A Jakey's Guide to Bicycle Maintenance

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  • A Jakey's Guide to Bicycle Maintenance
  • 1. Just because you’ve never figured out what WD40 is actually for doesn’t mean you shouldn’t liberally apply it to every single part of the bike. Any part of the bike which doesn’t appear suitably sticky and oily after this should then be generously smeared with grease, which should also be packed into the headtube for no apparent reason.

    2. Brakes. As a pikey little scrote gifted with an inquisitive mind, there is no reason why you shouldn’t investigate those tempting looking but otherwise perfectly functional brakes, preferrably with your screwdriver. Suggested maintenance procedures include oiling the rotors to stop the brake squeeking, disconnecting the brake hose but then getting bored and haphazardly re-connecting it, and, for reasons best known to yourself, jamming thin shards of metal behind the pads. On no account should the brakes work well, if at all, by the time you’re finished.

    3. Wheels. In order to lend your new prize a certain je ne sais quoi you should give serious thought to wreaking your terrible brand of maintenance on the bike’s wheels. At the very least, it is imperative that you remove any components that match, or indeed, are even appropriate to the bike. 2.4″ freeride tyres matched to 1″ slicks is the sort of angle you should aim to achieve. If this is not possible, you should at least attempt to defy commonly held beliefs about tyre wear by somehow contriving to wear the front tyre almost flat along its central tread while leaving the back tyre unscathed.

    4. Saddles. Stealing saddles is old hat these days, and you should aspire to pikier things than merely swapping your stolen saddle for another one. Instead, adjust the angle of the saddle, not so much as to be obvious, but enough that the angle of the saddle doesn’t match the angle of any other part of the bike. The over-all effect should be somewhat uncomfortable to look at while at the same time cheapening the look of the whole bike by at least half its value.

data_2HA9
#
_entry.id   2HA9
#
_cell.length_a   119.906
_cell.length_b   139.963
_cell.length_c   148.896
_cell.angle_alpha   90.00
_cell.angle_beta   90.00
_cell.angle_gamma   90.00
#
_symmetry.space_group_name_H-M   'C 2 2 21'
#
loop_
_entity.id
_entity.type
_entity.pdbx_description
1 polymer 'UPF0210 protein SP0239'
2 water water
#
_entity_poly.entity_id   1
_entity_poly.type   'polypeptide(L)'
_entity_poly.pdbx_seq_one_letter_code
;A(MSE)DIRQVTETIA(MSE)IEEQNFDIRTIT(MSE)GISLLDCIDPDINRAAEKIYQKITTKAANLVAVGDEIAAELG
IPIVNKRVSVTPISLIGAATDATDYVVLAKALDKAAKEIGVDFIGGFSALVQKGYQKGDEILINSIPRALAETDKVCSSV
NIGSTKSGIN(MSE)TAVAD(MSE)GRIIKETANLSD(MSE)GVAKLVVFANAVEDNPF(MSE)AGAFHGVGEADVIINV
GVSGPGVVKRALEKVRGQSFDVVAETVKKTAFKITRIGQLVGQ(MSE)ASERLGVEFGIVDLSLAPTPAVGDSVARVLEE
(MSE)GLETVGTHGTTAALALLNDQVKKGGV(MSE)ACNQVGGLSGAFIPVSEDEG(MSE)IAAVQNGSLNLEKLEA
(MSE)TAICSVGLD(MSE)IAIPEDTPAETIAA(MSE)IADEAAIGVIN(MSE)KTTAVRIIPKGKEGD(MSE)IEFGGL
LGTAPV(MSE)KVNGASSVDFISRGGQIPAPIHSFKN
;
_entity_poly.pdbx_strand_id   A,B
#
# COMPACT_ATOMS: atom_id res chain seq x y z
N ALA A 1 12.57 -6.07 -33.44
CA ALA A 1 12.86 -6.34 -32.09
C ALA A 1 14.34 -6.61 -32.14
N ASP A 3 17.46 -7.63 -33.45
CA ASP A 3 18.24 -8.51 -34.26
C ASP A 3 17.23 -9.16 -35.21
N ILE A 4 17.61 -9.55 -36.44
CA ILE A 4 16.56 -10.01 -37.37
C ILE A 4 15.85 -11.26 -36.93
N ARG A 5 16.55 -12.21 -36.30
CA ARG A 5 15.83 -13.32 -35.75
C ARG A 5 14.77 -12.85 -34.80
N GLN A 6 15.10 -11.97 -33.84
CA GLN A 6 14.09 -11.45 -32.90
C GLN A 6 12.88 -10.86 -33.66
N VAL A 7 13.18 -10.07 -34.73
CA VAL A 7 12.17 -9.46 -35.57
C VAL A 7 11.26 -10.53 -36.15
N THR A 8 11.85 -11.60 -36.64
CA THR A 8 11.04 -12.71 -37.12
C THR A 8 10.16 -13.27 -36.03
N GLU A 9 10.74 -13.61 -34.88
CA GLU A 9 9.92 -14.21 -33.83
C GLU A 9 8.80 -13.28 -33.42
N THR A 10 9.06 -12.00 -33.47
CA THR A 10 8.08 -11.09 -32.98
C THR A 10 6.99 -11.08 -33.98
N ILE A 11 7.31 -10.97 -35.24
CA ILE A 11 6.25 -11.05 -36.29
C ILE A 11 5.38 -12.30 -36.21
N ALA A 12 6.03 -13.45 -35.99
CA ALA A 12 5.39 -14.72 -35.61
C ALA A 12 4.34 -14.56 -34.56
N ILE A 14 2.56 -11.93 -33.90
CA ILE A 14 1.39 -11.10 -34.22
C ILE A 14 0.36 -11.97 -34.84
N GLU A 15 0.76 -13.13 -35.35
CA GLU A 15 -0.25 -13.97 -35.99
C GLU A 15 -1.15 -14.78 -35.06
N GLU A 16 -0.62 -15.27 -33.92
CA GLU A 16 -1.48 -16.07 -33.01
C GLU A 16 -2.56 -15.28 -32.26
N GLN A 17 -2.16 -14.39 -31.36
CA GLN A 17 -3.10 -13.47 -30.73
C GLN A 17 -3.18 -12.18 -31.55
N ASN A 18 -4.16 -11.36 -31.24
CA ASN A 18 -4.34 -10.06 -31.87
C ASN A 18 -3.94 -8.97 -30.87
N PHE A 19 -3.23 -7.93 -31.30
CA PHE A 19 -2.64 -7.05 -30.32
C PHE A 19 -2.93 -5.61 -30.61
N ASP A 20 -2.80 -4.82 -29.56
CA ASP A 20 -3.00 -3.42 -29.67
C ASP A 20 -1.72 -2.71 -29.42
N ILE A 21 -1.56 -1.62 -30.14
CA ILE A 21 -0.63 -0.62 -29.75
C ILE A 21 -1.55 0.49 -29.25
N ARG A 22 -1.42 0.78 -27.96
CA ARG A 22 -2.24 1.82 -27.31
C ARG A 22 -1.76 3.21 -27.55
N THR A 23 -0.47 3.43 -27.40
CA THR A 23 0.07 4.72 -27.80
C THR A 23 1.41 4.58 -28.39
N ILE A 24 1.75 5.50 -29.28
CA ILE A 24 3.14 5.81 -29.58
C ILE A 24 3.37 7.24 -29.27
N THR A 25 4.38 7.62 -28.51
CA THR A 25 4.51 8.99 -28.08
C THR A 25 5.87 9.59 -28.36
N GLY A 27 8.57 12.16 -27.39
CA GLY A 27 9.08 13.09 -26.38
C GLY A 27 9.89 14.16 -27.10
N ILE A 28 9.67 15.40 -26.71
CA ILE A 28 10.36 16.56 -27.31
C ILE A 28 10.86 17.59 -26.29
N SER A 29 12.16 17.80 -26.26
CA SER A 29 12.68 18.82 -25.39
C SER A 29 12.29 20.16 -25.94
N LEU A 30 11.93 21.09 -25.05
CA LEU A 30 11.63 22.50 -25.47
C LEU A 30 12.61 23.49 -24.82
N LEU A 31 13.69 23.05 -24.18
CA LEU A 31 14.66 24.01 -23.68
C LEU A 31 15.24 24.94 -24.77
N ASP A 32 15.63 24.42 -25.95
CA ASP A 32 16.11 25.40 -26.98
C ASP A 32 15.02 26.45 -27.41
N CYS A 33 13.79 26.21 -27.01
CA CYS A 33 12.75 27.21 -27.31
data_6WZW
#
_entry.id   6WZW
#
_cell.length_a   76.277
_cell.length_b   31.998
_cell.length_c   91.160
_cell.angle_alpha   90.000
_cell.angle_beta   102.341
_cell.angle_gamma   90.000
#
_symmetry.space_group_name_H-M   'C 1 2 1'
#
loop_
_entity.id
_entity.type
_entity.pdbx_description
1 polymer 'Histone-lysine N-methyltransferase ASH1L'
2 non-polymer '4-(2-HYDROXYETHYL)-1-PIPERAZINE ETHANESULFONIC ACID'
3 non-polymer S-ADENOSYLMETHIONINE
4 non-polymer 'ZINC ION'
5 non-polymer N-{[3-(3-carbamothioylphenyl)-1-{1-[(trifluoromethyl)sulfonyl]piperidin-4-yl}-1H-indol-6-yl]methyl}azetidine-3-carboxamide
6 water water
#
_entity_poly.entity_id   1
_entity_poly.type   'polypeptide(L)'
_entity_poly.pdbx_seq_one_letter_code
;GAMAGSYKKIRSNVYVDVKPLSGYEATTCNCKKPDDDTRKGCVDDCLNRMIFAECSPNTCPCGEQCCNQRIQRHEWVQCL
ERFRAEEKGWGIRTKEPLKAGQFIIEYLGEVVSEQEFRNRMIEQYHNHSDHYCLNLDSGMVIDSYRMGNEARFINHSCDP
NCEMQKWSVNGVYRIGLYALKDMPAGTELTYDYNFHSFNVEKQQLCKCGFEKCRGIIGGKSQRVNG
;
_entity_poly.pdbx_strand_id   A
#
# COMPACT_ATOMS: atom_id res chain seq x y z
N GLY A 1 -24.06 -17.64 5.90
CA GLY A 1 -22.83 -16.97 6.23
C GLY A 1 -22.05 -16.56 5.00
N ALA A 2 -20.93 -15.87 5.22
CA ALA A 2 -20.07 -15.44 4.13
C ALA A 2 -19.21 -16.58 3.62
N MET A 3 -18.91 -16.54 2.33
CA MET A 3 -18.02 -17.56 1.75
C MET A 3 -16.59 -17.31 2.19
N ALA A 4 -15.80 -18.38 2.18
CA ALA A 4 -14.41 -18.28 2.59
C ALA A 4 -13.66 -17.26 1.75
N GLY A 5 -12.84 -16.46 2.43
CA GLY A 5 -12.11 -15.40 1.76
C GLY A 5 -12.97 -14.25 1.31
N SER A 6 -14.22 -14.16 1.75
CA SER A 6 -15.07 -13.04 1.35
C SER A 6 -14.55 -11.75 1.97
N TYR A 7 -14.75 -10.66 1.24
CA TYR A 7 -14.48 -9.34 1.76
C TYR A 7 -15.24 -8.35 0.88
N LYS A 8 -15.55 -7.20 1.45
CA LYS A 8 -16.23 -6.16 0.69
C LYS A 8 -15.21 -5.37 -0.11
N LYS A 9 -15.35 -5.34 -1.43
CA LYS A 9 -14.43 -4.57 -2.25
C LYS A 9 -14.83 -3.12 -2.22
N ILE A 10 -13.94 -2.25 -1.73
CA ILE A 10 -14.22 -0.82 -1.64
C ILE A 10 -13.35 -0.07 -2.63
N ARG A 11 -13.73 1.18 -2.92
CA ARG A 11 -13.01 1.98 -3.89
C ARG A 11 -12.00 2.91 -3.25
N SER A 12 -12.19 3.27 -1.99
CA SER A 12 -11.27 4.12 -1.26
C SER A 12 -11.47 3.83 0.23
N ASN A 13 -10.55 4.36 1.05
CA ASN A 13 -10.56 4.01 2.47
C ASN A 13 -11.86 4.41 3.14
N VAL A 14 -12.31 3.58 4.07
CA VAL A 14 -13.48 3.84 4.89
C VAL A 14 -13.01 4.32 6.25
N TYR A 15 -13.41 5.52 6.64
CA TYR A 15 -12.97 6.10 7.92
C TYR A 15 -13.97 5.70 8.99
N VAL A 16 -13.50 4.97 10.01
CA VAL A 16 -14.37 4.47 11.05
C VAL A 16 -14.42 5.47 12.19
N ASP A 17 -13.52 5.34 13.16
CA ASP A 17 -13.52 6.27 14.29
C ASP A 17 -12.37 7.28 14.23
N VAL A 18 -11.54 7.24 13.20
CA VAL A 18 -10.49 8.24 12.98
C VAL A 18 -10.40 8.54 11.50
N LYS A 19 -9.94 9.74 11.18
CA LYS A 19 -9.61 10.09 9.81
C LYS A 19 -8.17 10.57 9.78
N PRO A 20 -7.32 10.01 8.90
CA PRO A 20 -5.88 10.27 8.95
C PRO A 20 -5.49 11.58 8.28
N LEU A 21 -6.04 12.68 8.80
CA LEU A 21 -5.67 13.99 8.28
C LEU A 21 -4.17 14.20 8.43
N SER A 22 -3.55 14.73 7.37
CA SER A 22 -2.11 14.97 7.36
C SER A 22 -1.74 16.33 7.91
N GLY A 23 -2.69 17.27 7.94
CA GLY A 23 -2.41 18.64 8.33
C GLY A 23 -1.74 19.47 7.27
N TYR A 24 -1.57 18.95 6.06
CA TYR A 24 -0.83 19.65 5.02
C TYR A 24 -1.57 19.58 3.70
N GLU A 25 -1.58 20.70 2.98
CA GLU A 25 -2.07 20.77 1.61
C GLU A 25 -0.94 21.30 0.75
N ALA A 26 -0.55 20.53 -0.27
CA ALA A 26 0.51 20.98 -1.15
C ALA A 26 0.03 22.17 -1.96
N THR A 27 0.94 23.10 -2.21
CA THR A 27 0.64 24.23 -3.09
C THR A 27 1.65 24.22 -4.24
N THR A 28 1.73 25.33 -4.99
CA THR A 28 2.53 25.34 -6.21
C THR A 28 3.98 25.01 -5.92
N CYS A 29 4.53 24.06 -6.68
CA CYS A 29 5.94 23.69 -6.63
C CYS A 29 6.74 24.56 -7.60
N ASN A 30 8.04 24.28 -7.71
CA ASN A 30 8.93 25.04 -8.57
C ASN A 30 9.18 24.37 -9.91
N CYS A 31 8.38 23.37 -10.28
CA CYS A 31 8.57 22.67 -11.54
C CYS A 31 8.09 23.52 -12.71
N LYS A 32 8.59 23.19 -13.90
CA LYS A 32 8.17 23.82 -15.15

5. Rust. Storing the $4000 dollar full suspension bike outside your squat is not enough. Instead, you should specifically paint all bolts, in particular pivot bolts and stem top cap bolts, with salt water. Don’t forget to splash some over the brakes as well, if you haven’t already manage to render them completely inoperable, that should finish them off.

    6. Odor. Following step one should have resulted in a bike which reeks of solvent and grease. However, the dark art exists amongst the elder pikeys of developing your bike a unique and disturbing musk which will require repeated cleans in neat Fenwicks to remove. This musk should be redolent of the smells of the filthy little crack-den you call home, such as cooking fat, cheap hash, lynx deodorant and incense. The overall effect should be to make the original owner, upon recovering the bike, immediately wish they hadn’t.

    …inspired by a disgusting evening stripping and rebuilding my stolen and recovered Specialized. It seemed a lot funnier in my own head though… 😆





    Good to know you got it back. Make a live change
    That sort of special tinkering is not just for those who steal things
    See all sorts of crazy things people do to there own bikes

    DrP, I wondered about that, seems almost spammy but isn’t selling anything…

    orangeboy, I kinda know what you mean, probably guilty of a few of those things myself when I was a kid, I was definitely a bit heavy on the old GT85…

    Premier Icon Angus Wells

    There is a similar blatant sales post in the Bike Fettling thread.


    Nothing but empathy here, I feel dirtied (both literally and figuratively) every time I have to work on one.

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